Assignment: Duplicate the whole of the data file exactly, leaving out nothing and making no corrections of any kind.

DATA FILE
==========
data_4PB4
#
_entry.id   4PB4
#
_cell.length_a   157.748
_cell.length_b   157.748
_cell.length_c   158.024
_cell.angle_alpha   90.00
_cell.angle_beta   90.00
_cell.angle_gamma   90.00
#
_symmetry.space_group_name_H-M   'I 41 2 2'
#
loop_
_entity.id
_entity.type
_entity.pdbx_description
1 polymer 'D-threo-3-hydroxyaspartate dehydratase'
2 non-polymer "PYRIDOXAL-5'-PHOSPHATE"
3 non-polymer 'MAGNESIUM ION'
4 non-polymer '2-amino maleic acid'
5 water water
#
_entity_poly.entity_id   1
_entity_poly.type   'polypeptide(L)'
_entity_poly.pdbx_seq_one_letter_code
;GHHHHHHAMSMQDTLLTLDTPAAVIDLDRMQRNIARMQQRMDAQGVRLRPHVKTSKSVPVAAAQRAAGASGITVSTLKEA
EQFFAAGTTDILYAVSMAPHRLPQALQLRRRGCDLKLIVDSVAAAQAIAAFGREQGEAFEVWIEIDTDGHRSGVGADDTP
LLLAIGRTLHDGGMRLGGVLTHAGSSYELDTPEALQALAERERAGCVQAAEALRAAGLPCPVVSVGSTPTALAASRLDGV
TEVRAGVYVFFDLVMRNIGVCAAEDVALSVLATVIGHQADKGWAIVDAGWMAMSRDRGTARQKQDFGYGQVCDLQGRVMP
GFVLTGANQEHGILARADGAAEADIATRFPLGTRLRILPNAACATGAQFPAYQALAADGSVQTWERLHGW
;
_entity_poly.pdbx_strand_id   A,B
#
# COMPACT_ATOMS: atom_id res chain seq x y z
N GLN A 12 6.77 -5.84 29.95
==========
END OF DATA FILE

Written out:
data_4PB4
#
_entry.id   4PB4
#
_cell.length_a   157.748
_cell.length_b   157.748
_cell.length_c   158.024
_cell.angle_alpha   90.00
_cell.angle_beta   90.00
_cell.angle_gamma   90.00
#
_symmetry.space_group_name_H-M   'I 41 2 2'
#
loop_
_entity.id
_entity.type
_entity.pdbx_description
1 polymer 'D-threo-3-hydroxyaspartate dehydratase'
2 non-polymer "PYRIDOXAL-5'-PHOSPHATE"
3 non-polymer 'MAGNESIUM ION'
4 non-polymer '2-amino maleic acid'
5 water water
#
_entity_poly.entity_id   1
_entity_poly.type   'polypeptide(L)'
_entity_poly.pdbx_seq_one_letter_code
;GHHHHHHAMSMQDTLLTLDTPAAVIDLDRMQRNIARMQQRMDAQGVRLRPHVKTSKSVPVAAAQRAAGASGITVSTLKEA
EQFFAAGTTDILYAVSMAPHRLPQALQLRRRGCDLKLIVDSVAAAQAIAAFGREQGEAFEVWIEIDTDGHRSGVGADDTP
LLLAIGRTLHDGGMRLGGVLTHAGSSYELDTPEALQALAERERAGCVQAAEALRAAGLPCPVVSVGSTPTALAASRLDGV
TEVRAGVYVFFDLVMRNIGVCAAEDVALSVLATVIGHQADKGWAIVDAGWMAMSRDRGTARQKQDFGYGQVCDLQGRVMP
GFVLTGANQEHGILARADGAAEADIATRFPLGTRLRILPNAACATGAQFPAYQALAADGSVQTWERLHGW
;
_entity_poly.pdbx_strand_id   A,B
#
# COMPACT_ATOMS: atom_id res chain seq x y z
N GLN A 12 6.77 -5.84 29.95